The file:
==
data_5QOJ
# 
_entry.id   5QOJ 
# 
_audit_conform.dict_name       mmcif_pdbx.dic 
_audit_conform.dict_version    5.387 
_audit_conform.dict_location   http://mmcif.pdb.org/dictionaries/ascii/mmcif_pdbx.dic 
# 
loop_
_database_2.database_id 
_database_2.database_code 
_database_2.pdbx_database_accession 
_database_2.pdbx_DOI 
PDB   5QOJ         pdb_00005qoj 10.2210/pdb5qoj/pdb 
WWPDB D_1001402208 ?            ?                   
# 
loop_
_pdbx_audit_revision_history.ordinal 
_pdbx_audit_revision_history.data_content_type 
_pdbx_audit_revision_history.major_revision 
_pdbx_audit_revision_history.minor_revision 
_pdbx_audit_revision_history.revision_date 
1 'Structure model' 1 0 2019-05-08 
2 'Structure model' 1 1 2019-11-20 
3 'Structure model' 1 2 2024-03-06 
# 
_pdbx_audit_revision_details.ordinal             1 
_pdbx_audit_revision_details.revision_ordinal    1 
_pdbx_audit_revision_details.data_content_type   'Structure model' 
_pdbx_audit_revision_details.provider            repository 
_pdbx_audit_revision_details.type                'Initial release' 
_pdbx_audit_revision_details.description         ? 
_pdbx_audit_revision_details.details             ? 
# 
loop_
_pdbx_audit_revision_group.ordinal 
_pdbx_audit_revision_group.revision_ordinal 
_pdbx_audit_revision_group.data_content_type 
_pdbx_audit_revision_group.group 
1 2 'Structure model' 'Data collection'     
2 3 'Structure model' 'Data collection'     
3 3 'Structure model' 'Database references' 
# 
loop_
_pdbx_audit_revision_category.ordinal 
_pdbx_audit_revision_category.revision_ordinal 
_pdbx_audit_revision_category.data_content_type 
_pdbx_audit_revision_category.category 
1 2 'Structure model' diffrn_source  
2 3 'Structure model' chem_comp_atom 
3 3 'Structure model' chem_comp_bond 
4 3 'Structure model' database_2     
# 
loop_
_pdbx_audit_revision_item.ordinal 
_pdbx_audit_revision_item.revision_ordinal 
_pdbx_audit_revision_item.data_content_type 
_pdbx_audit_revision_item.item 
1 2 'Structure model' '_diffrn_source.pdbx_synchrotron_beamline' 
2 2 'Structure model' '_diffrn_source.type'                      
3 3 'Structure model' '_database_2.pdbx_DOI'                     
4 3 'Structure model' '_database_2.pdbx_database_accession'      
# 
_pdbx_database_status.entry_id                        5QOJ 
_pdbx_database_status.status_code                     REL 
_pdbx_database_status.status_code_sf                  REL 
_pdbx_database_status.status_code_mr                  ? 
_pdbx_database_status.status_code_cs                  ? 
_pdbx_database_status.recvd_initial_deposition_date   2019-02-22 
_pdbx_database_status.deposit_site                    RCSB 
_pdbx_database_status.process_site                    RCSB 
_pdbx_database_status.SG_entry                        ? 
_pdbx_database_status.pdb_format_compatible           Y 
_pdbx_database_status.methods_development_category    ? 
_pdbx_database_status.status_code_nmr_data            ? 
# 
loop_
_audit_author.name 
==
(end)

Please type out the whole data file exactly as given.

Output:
data_5QOJ
# 
_entry.id   5QOJ 
# 
_audit_conform.dict_name       mmcif_pdbx.dic 
_audit_conform.dict_version    5.387 
_audit_conform.dict_location   http://mmcif.pdb.org/dictionaries/ascii/mmcif_pdbx.dic 
# 
loop_
_database_2.database_id 
_database_2.database_code 
_database_2.pdbx_database_accession 
_database_2.pdbx_DOI 
PDB   5QOJ         pdb_00005qoj 10.2210/pdb5qoj/pdb 
WWPDB D_1001402208 ?            ?                   
# 
loop_
_pdbx_audit_revision_history.ordinal 
_pdbx_audit_revision_history.data_content_type 
_pdbx_audit_revision_history.major_revision 
_pdbx_audit_revision_history.minor_revision 
_pdbx_audit_revision_history.revision_date 
1 'Structure model' 1 0 2019-05-08 
2 'Structure model' 1 1 2019-11-20 
3 'Structure model' 1 2 2024-03-06 
# 
_pdbx_audit_revision_details.ordinal             1 
_pdbx_audit_revision_details.revision_ordinal    1 
_pdbx_audit_revision_details.data_content_type   'Structure model' 
_pdbx_audit_revision_details.provider            repository 
_pdbx_audit_revision_details.type                'Initial release' 
_pdbx_audit_revision_details.description         ? 
_pdbx_audit_revision_details.details             ? 
# 
loop_
_pdbx_audit_revision_group.ordinal 
_pdbx_audit_revision_group.revision_ordinal 
_pdbx_audit_revision_group.data_content_type 
_pdbx_audit_revision_group.group 
1 2 'Structure model' 'Data collection'     
2 3 'Structure model' 'Data collection'     
3 3 'Structure model' 'Database references' 
# 
loop_
_pdbx_audit_revision_category.ordinal 
_pdbx_audit_revision_category.revision_ordinal 
_pdbx_audit_revision_category.data_content_type 
_pdbx_audit_revision_category.category 
1 2 'Structure model' diffrn_source  
2 3 'Structure model' chem_comp_atom 
3 3 'Structure model' chem_comp_bond 
4 3 'Structure model' database_2     
# 
loop_
_pdbx_audit_revision_item.ordinal 
_pdbx_audit_revision_item.revision_ordinal 
_pdbx_audit_revision_item.data_content_type 
_pdbx_audit_revision_item.item 
1 2 'Structure model' '_diffrn_source.pdbx_synchrotron_beamline' 
2 2 'Structure model' '_diffrn_source.type'                      
3 3 'Structure model' '_database_2.pdbx_DOI'                     
4 3 'Structure model' '_database_2.pdbx_database_accession'      
# 
_pdbx_database_status.entry_id                        5QOJ 
_pdbx_database_status.status_code                     REL 
_pdbx_database_status.status_code_sf                  REL 
_pdbx_database_status.status_code_mr                  ? 
_pdbx_database_status.status_code_cs                  ? 
_pdbx_database_status.recvd_initial_deposition_date   2019-02-22 
_pdbx_database_status.deposit_site                    RCSB 
_pdbx_database_status.process_site                    RCSB 
_pdbx_database_status.SG_entry                        ? 
_pdbx_database_status.pdb_format_compatible           Y 
_pdbx_database_status.methods_development_category    ? 
_pdbx_database_status.status_code_nmr_data            ? 
# 
loop_
_audit_author.name 